Leonsis is handed his golf clubs after his annual early playoff exit, which has become a Spring ritual in Washington.
Theodore 'We don't have miles to go before we sleep, we have arrived' Leonsis (born January 8, 1957, in Brooklyn, New York) is an Internet troll, sports team owner....
In the early years of his ownership, the Capitals went on to win back-to-back Southeast Division titles in 2000 and 2001 but lost in the first round of the playoffs to the Pittsburgh Penguins. In the summer of 2001, the Capitals traded for Jaromir Jagr and signed him to what was at the time, the largest contract in NHL history. After Jagr was traded in 2004, Leonsis received overwhelming criticism from fans, and was involved in a physical altercation with a 20-year old fan, Jason Hammer, who led a mocking chant of Leonsis during the game and hoisted a sign chiding him. Hammer confronted Leonsis, who grabbed and threw him to the ground. Leonsis was fined $100,000 and suspended for a week, during which he was prohibited from having any contact with the team. During the altercation a young child was knocked to the ground.
After purchasing the Wizards, Leonsis criticized the NBA's salary cap at a luncheon with business leaders. He was fined $100,000 by the league, for "unauthorized public comments regarding the league's collective bargaining negotiations." In 2010, journalist Damien Cox, author of the Ovechkin Project, a biography of Alexander Ovechkin, wrote that Leonsis was trying to circumvent the NHL's salary cap when signing Ovechkin’s contract. He also alleged that Leonsis was bribing bloggers for positive coverage of the Capitals. Leonsis said that Cox was angry that he did not receive the access to Ovechkin that he wanted and defended his support for the league.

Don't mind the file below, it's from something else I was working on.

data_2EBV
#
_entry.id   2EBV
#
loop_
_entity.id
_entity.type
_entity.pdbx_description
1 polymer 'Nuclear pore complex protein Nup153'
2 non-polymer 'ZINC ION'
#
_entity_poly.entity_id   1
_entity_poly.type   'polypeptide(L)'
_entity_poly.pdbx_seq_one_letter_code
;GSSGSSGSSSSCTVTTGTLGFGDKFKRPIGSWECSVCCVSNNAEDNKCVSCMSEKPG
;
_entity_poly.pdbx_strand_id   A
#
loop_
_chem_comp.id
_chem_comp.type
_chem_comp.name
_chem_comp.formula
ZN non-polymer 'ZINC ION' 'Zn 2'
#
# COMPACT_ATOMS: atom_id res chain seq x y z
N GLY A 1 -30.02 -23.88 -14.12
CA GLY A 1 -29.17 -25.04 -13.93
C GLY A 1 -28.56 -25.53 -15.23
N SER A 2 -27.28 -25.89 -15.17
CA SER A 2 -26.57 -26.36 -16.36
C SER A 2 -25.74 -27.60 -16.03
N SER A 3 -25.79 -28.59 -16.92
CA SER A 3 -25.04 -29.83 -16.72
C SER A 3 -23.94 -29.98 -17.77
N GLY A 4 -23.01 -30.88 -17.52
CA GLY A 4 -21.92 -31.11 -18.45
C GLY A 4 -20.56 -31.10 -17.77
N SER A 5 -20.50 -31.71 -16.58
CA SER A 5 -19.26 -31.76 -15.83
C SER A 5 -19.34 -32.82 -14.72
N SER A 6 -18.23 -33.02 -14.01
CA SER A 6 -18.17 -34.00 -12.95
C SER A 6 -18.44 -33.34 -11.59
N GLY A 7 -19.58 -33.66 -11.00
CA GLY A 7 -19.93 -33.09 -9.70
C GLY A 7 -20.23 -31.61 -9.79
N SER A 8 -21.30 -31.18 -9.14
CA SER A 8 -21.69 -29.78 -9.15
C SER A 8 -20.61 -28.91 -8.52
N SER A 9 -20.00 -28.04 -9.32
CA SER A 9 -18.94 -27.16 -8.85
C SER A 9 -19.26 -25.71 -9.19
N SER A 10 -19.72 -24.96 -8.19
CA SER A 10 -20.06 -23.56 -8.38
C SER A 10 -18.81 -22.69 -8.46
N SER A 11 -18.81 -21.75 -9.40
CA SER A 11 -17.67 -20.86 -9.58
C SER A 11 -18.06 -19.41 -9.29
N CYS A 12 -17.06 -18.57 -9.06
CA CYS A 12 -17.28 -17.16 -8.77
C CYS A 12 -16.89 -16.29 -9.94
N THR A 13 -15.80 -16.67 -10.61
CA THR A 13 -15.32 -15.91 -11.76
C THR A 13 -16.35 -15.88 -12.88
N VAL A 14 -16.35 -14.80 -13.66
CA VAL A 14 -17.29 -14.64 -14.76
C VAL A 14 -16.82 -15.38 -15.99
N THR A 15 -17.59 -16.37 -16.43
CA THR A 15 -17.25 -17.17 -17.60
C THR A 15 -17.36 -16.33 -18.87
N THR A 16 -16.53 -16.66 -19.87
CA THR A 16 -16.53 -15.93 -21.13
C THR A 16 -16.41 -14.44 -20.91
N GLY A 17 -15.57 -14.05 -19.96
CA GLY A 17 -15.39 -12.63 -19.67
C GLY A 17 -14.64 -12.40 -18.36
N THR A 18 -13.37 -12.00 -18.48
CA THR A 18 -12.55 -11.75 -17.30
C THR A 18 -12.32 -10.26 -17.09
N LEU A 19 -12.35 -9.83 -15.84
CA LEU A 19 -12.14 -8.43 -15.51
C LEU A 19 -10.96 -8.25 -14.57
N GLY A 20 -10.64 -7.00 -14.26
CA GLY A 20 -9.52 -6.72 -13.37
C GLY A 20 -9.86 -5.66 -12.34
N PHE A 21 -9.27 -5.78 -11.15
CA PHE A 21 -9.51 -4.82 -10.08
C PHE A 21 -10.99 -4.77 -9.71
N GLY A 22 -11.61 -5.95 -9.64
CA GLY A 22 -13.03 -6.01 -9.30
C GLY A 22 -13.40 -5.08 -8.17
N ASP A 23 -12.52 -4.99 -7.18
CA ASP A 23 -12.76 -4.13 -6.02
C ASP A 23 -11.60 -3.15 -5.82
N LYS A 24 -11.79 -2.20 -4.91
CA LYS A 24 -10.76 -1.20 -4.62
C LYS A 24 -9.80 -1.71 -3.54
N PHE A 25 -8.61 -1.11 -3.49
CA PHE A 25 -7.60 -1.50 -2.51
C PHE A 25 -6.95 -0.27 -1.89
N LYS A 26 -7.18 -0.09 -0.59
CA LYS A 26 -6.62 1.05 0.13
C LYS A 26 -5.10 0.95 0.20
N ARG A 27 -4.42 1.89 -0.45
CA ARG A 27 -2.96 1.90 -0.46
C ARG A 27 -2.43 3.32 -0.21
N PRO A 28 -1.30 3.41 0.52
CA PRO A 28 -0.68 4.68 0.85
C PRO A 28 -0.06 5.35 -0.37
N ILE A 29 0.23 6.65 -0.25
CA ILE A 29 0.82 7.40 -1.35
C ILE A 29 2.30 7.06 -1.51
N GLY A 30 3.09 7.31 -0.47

In 2009-10 the Capitals earned the NHL's President's Trophy as the team that finished with the most points in the league during the regular season. 
The 2010-11 season marked the highest attendance in franchise history, drawing 754,309 fans. The Capitals, like other teams, have raised ticket prices in recent years. In 2011, after raising ticket prices for the fourth consecutive year while shrinking the size of beers sold at the Verizon Center, he earned the nickname "Leon$i$". In 2001, Leonsis claimed to have written a computer program that prevented Pittsburgh Penguins fans (the Capitals first-round opponent) from purchasing tickets online. When asked if the actions were unfair, Leonsis stated, "I don't care. I'm going to keep doing it." Again in 2009, he received criticism for preventing visiting team fans from purchasing Capitals playoff tickets.
In the face of community opposition, Leonsis has persisted with a plan to expand the billboards around the Verizon Center.  Critics said the signage would make the arena more garish and cheapen DC's Chinatown while Leonsis said it was necessary to raise an additional $20 to 30 million in annual revenue.  
Ted Leonsis's hatred of free speech is reminiscent of Saddam Hussein's dictatorship of Iraq. The two individuals also have similar tastes in facial hair.
Pavel Bure wrote:Ted Leonsis's hatred of free speech is reminiscent of Saddam Hussein's dictatorship of Iraq. The two individuals also have similar tastes in facial hair.
Leonsis believes that the independent media is the spawn of the devil, that the Wizards can compete for a championship with Erine Grunfeld as GM, and that the moon landings were a hoax.
Leonsis not only refused to give refunds to a fan who was snowed out of the Feb. 7 Pittsburgh/Washington game and unable to use her tickets, but mocked that fan via email.
"Blah blah blah — all was well — 16k people showed up and saw a great game — off your soapbox please," is how Leonsis is alleged to have responded to a refund request from snowbound fan identified as "Erin McKenzie Dean" of Salisbury, Md.
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